My partner and I recently spent a few days in Montreal with friends, where we stumbled on The Inca, Treasures of Peru, a visiting exhibit at the Musee Pointe a Calliere. This beautiful exhibit contained several rooms filled with artifacts from an ancient Inca burial site. The richness of the items people had buried with them was overwhelming, and the burial rituals were fascinating.
These traditions are a far cry from what most of us think about if and when we consider what we want to happen with our bodies after we die. Most of us consider two options: burial, with all of its attendant ceremony and accessories, or cremation, which is free of at least some of the accessories and more easily free of ceremony.
I have long planned to have my body cremated after I die. No taking of favourite books, tools, clothing, jewellery, servants or pets into an afterlife that I don’t believe exists. No taking up of green space, either: if someone wants my ashes on their mantel, they are welcome to them, or they can be scattered or dug into the garden.
The perils of cremation and formaldehyde
However, neither cremation nor traditional burial is environmentally friendly. A standard cremation releases about 400 kilograms of carbon dioxide into the atmosphere and uses as much energy as an 800-kilometre (or longer: sources disagree about this) car trip. While cremation technology and equipment continue to develop to reduce these emissions, they remain considerable.
A traditional Christian burial involves embalming the body before it is placed into a casket, which may be made of endangered or exotic woods, and the formaldehyde that forms the base of most embalming fluids leaches into the soil over time. Both caskets and graves are further lined with steel and/or concrete, which slows decomposition.
In Canada, a cemetery typically buries 4,500 tonnes of embalming fluid, 97 tonnes of steel and 2,000 tonnes of concrete for every .4 hectare of space. Those cemeteries also require upkeep, which includes the use of lawnmowers, trimmers, leaf blowers and the like, often gas-powered, as well as chemical herbicides and fertilizers to keep everything looking both lush and tidy.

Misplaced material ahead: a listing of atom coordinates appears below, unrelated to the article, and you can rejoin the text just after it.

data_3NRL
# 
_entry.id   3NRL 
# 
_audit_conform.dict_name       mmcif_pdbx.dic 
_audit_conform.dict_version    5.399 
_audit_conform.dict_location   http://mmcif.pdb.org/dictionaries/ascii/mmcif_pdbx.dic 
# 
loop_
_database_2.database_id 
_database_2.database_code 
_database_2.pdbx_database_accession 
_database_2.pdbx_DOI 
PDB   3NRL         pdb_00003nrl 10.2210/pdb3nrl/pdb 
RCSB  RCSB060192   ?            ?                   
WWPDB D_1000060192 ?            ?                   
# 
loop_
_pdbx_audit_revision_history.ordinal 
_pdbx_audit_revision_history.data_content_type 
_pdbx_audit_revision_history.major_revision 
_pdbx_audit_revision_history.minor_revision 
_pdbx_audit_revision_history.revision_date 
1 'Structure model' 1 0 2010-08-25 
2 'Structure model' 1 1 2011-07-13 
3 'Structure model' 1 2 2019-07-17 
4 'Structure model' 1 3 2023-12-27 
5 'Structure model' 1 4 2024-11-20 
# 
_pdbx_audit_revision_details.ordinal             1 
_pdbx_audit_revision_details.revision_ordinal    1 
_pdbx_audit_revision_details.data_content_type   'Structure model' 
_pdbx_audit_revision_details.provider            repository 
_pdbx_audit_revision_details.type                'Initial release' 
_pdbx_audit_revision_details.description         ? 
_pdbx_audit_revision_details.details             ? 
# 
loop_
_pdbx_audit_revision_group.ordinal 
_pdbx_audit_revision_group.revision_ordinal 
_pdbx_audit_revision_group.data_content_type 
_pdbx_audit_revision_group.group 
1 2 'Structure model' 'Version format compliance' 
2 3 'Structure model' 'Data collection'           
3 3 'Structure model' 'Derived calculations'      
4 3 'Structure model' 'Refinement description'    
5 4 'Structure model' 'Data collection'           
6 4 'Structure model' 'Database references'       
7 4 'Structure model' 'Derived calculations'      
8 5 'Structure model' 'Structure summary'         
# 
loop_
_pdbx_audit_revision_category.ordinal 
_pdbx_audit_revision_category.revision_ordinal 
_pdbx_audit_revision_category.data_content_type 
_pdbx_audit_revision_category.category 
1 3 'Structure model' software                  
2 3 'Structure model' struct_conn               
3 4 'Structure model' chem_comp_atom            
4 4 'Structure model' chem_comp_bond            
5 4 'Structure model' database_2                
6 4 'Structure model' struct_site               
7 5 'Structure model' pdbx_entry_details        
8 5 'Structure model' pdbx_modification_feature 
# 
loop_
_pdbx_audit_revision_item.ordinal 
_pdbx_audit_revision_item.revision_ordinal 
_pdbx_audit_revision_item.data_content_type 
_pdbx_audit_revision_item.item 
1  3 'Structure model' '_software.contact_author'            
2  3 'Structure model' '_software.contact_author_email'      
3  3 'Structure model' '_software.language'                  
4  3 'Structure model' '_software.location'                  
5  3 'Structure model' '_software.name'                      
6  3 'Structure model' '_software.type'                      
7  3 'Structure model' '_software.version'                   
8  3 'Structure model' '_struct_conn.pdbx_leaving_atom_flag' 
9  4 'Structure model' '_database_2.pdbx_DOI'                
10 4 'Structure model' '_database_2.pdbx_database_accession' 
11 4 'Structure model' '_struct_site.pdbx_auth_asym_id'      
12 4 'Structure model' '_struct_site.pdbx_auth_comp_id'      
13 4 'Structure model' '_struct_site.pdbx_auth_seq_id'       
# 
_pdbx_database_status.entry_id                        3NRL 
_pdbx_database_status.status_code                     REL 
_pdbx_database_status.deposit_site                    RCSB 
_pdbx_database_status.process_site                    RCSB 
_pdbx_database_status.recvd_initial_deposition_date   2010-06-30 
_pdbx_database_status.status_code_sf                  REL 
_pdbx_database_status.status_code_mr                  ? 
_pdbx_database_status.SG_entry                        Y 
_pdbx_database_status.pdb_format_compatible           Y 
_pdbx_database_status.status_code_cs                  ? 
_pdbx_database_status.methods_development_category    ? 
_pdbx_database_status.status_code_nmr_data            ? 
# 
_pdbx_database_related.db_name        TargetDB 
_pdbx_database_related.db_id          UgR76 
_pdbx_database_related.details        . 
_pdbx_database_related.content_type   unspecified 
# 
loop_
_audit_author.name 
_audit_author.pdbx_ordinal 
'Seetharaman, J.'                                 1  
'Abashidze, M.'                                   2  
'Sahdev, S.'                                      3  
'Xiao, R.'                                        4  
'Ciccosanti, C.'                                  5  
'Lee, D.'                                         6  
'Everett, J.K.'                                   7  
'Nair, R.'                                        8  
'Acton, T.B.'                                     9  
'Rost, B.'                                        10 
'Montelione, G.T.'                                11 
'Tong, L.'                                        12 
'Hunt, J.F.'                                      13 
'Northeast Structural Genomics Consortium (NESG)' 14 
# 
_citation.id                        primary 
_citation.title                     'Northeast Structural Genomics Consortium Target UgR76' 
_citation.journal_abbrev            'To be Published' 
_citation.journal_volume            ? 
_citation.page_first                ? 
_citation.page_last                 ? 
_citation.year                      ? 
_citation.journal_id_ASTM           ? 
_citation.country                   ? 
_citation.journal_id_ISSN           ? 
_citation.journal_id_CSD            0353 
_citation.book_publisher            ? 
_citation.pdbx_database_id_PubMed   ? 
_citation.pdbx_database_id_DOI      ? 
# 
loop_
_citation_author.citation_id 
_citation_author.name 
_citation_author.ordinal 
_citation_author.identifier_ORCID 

(It should be noted that traditional Muslim and Jewish burial rituals do not permit either embalming or cremation. Historically, Indigenous burials often placed the chemical-free body in a seated position, with their belongings surrounding them.)
Going green into the forever
Canada is beginning to explore (and regulate) green alternatives for those who want their concerns for the planet’s survival to live on after they die.
The Green Burial Society of Canada works to increase awareness about environmentally friendly approaches to burial and commemoration of those who have died. Established in 2013, it has five principles that must be present for an organization for its services to be certified as green:
- No embalming
- Direct earth burial: the body is placed in a shroud made of natural, biodegradable fibres and then is either placed in the ground directly or is first placed in a casket made from sustainable and biodegradable material, with no steel or concrete lining. The use of local materials is strongly encouraged
- Ecological conservation and restoration: indigenous plantings cover the grave sites, and the burial area is designed to minimize negative human impact on the land
- Group memorialization: individual burial sites do not have tombstones or other markers; rather, those buried are memorialized communally: “Ultimately it is the green burial site as a whole that becomes a living memorial to the persons interred there.”
- Optimization of land use: number of graves per hectare must be equal to or greater than in a traditional cemetery
Ontario has two certified green burial sites, one near Picton in eastern Ontario and one in the Niagara area. Helma Oonk, the general manager of Picton’s Glenwood Cemetery, says:
“People realize, ‘Oh, I don’t need a vault’ or ‘Oh, I don’t need any embalming,’ and it’s actually not allowed [here]. No concrete, no steel casket. If you just want to be rolled in your blanket, that’s fine, too.”
Kathy Marchen has already reserved her spot at Glenwood, saying it reminds her of the forest she played in when she was a child:
“I’ve always been concerned about the environment, and I want to leave a small footprint. The thought of being embalmed horrifies me. The thought of being in a concrete container, decomposing, horrifies me. . . . It just seemed right. The wildflowers, the trees. Right when I got there, two little foxes ran by and I thought, ‘This is perfect.’”
Natural organic restoration
While not yet legal in Canada, the state of Washington permits human composting or, as it is discreetly called “natural organic reduction” for human bodies. In this process, the body is sealed inside a canister along with, not the jewels and textiles, but wood chips, alfalfa and straw. After 30 days, the contents have decomposed into viable fertilizer which, in Washington, family and friends can take to use in their own gardens. Apparently, this process takes just 1/8th of the energy used in a cremation and saves more than a metric ton of carbon emissions per person.
Susan Koswan of Waterloo, Ontario, wants to bring human composting to Ontario. As she says:
“I decided I don’t want to be cremated and I don’t want to be buried. But I would do no harm being composted and planted with a tree.”
Perhaps the time has come for a rewrite of Luther Wright’s popular song, recorded by Kingston 1990s band Weeping Tile:
“I love my mother earth/I love my compost heap/I dig it down/I dig it deep/But don’t put meat on my compost heap.”